Sarah Scherger, M.D.
Pediatric & Adolescent Medicine (Children)
Screened devices are a common part of everyday activities. From using the self-checkout station at the grocery store to reading your favorite author's new book on a tablet, time spent using screened devices is more than just the TV or smartphone.
While screens are a part of today's culture, there are health benefits related to reducing screen time, including improved physical health, decreased obesity and more time to play and explore.
Evaluating children's screen time
This is especially true for children spending considerable time learning on computers and tablets. It's important to use break times to get in some physical activity. When the school day wraps up, have a plan to put away devices somewhere out of sight and engage kids in other ways.
While the average time spent on screens is seven to 10 hours.
The American Academy of Pediatrics recommends these acceptable amount of screen time limits:
- No screen time for children under 2
- One hour per day for children 2 to 12
- Two hours per day for teens and adults
Limiting screen time also helps parents keep a closer eye on what their children are experiencing on social media and the internet.
While more research is needed to fully understand the effects screen time levels have on kids, parents are not off the hook. Screen time affects adults the same as children. Too much screen time puts everyone at risk of obesity, and it's linked with sleep disturbances and can affect relationships.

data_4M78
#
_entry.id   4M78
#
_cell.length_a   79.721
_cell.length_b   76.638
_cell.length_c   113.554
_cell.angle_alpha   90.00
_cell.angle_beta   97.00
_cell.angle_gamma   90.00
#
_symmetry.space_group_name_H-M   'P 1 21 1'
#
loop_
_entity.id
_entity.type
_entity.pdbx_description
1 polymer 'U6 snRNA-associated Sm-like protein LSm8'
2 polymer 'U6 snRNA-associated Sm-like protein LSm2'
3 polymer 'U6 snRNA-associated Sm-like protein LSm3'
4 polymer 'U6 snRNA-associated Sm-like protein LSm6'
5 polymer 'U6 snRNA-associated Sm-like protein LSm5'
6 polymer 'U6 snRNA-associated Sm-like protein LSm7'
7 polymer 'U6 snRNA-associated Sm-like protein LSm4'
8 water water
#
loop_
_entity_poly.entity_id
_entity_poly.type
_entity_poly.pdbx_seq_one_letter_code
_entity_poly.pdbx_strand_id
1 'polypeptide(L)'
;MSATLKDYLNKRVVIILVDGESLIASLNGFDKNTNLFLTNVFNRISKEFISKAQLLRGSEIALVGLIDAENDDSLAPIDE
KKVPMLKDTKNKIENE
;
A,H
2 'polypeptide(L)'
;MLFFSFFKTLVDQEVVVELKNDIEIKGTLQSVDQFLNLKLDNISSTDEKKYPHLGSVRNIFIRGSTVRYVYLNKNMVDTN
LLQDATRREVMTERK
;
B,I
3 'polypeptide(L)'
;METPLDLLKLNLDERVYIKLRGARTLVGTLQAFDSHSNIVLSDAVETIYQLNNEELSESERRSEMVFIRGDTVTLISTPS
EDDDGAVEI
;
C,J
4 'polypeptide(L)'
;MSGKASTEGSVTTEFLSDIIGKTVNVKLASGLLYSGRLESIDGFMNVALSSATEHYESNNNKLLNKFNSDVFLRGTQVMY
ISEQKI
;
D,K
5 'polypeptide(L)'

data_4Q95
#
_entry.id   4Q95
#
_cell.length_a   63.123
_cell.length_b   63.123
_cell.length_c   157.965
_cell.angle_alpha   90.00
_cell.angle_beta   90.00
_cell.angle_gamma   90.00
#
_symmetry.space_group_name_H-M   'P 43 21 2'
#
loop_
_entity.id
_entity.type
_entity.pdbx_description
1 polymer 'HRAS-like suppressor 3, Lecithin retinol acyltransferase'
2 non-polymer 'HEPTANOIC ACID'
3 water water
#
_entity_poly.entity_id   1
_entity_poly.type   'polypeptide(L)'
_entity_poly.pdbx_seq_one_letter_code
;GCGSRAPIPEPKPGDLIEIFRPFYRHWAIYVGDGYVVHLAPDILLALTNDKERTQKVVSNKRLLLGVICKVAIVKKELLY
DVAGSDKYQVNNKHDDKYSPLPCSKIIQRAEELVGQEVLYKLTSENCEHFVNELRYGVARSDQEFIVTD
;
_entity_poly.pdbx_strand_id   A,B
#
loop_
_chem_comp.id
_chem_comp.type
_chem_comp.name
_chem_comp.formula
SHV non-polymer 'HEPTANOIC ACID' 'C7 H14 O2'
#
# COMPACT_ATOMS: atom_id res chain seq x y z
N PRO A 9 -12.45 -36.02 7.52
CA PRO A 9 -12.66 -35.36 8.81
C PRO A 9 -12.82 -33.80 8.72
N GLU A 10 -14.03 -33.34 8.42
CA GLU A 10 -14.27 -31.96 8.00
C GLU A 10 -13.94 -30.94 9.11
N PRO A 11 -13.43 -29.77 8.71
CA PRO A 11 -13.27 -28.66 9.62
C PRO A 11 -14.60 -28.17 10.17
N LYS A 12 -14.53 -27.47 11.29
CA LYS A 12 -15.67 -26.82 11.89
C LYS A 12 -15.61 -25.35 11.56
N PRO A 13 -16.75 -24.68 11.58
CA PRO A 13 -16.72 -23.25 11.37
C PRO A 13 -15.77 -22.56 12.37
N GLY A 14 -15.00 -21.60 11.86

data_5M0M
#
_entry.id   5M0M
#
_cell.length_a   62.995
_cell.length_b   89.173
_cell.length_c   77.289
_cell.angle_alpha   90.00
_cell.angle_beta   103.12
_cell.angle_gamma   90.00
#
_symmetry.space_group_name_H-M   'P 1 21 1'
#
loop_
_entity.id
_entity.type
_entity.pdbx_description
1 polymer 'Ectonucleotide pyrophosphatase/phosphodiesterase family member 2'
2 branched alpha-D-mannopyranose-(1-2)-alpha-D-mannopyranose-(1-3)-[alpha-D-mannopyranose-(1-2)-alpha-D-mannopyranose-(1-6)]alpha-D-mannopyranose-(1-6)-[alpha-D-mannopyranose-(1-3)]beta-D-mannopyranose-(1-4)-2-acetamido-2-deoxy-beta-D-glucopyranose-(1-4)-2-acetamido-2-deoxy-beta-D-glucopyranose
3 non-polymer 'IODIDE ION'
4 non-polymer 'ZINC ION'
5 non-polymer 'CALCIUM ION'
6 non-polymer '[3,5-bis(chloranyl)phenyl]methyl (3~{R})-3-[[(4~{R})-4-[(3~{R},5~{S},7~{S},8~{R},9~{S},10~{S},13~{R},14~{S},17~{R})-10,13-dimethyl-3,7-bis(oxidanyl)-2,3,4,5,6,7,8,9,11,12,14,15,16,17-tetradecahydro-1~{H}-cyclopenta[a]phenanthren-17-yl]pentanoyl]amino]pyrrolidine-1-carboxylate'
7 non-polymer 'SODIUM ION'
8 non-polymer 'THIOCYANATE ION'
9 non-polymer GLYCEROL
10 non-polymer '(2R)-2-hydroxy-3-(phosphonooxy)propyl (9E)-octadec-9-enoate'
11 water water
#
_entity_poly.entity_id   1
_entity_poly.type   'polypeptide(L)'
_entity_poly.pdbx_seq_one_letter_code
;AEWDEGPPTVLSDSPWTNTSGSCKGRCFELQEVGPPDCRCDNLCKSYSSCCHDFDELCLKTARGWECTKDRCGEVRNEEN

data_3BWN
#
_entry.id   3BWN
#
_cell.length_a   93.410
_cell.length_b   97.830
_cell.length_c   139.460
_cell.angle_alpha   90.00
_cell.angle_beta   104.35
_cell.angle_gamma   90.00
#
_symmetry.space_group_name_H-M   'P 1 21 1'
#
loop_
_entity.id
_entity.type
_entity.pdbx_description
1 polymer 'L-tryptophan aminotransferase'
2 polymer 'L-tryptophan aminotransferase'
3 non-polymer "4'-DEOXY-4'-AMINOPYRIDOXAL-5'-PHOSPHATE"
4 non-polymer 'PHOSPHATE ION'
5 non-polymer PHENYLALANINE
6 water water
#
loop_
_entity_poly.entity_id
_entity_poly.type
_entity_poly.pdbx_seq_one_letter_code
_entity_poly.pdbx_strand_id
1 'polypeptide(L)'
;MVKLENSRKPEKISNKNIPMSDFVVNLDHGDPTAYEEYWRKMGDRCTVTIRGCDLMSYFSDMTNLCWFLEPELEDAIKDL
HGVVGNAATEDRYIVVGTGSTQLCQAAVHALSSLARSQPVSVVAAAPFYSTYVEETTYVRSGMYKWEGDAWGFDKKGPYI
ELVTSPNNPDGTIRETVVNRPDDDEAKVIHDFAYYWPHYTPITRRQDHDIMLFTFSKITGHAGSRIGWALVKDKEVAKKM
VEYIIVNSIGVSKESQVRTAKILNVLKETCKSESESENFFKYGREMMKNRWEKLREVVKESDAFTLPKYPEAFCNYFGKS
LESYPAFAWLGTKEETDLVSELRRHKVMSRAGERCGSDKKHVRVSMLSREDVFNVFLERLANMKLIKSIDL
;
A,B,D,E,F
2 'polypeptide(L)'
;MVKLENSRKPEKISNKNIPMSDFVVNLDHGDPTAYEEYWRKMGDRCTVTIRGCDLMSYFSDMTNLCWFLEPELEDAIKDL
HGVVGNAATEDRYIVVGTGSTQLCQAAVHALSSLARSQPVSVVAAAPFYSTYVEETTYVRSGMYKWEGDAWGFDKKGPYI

For kids, especially teens, there are studies concerning the negative effects of screen time and its relationship to anxiety, depression and attention span.
Tips for reducing screen time
These six tips can help you trim your children's screen time when not in school:
1. Be accountable.
Set expectations with your kids, and create goals to be intentional about reducing screen time. Many devices have features to set time limits for use.
2. Be realistic.
If your kids spend a lot of leisure time on screens, including watching TV, start by setting smaller, more attainable goals. Instead of jumping right to the recommended one to two hours or less per day, start by cutting their current screen time in half.
3. Be engaged.
After school or work, spend time each day talking face to face with kids and give them your full attention.
4. Put hand-held devices away.
During screen-free hours, put devices away or at a charging station in a common area so they're not attracting your kids' attention.
5. Create phone-free zones in the home.
Making family meal areas a phone-free zone is an easy way to start.
6. Go outside.
Putting down the phone and taking a walk or playing outdoors increases your endorphins and provides that feeling of happiness in your brain, boosting your mood and improving your physical health.
Register for Slim Your Screen Time — a free, at-home, self-guided program designed to help you improve your health by reducing screen time. Join at any time.